Access to competitive slots at London Heathrow continues to be a crucial factor in JetBlue Airways' deliberation over starting flights across the Atlantic, as the airline's chief executive persists in highlighting challenges faced by smaller carriers like JetBlue in an industry dominated by bigger rivals.
"Many things have to fall into place," Hayes said earlier today at the Wings Club luncheon in New York, responding to a question on potential Europe flights. "We have to offer competitive schedules at airports like Heathrow when people will want to fly. We continue to work on that."
JetBlue has been considering flights to Europe for years, a decision that will determine if it converts some Airbus orders to the A321LR.
Securing slots at constrained airports like Heathrow continues to be one of the obstacles faced by JetBlue and other smaller carriers in a landscape overwhelmed by US mainline carriers and their overseas joint venture partners, says Hayes.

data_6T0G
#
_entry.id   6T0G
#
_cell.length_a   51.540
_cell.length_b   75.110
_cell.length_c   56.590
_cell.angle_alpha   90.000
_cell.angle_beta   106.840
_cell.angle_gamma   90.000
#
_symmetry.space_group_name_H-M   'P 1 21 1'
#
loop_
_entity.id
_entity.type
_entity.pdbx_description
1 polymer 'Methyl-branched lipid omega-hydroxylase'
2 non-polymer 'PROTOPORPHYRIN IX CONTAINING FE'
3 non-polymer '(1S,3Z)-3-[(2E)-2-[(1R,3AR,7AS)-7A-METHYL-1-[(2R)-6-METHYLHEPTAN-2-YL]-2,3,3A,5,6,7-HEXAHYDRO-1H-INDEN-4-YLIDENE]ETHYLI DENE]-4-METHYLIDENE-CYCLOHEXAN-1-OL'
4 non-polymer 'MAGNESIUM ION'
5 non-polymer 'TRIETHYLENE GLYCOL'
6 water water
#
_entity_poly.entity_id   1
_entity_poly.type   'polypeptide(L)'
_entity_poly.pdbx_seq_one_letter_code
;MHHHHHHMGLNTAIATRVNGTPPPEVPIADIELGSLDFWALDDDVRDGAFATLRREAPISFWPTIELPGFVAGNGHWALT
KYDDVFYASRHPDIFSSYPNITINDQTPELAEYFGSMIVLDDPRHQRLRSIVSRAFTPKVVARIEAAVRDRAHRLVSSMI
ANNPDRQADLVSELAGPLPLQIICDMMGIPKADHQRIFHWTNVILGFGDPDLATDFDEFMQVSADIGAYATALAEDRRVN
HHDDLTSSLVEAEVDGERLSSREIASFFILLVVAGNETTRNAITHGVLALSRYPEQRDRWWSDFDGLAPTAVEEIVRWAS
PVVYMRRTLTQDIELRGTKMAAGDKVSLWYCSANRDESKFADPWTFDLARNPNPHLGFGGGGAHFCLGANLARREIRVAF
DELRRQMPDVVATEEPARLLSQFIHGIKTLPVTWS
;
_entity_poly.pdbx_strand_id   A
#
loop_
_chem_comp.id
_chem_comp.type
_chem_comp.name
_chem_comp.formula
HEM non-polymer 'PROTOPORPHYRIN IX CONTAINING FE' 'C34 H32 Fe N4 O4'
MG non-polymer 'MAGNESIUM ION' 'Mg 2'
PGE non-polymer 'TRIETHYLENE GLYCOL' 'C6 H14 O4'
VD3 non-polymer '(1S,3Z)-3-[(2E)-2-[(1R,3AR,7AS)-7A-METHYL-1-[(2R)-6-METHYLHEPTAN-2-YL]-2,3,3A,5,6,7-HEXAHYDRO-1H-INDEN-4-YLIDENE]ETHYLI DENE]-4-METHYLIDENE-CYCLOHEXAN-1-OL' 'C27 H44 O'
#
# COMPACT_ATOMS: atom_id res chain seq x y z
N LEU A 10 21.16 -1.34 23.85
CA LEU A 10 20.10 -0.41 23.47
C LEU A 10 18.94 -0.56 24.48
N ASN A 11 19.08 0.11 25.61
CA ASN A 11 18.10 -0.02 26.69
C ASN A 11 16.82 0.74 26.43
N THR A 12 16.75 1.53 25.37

This is not the first time that Hayes has urged more regulatory oversight of airline joint ventures. The airline has made a habit of urging the US government to restrict new joint ventures to a fixed period and to review them periodically before allowing such deals to be renewed, among other limitations.
Hayes says JetBlue was "delighted" that the US Department of Transportation responded to such feedback when approving the joint venture between Delta Air Lines and Aeromexico in 2016, by restricting it to five years.
The two carriers were also required to divest slots at Mexico City airport, of which JetBlue received a handful. Despite this, the airline has found it an "ongoing struggle" to make them work in an environment dominated by Delta and Aeromexico, says Hayes.
JetBlue operates to Mexico City from four US cities, including service from Boston and New York John F Kennedy that recently began.
"The Mexico City decision is a great template to follow when airlines seek to link up and it’s something we urge governments around the globe to consider more aggressively," says Hayes of the slot divestiture by Delta and Aeromexico.
Closer to home, the airline continues to face challenges growing at US airports like Atlanta, where JetBlue is forced to operate its 10 daily flights "over gates spread over two different concourses", says Hayes.
"One airline has control or rights to 147 of the airport’s 193 gates," says Hayes, referring to Delta Air Lines. "That’s more than 75% – while JetBlue is not able to lease a single gate. Literally not one."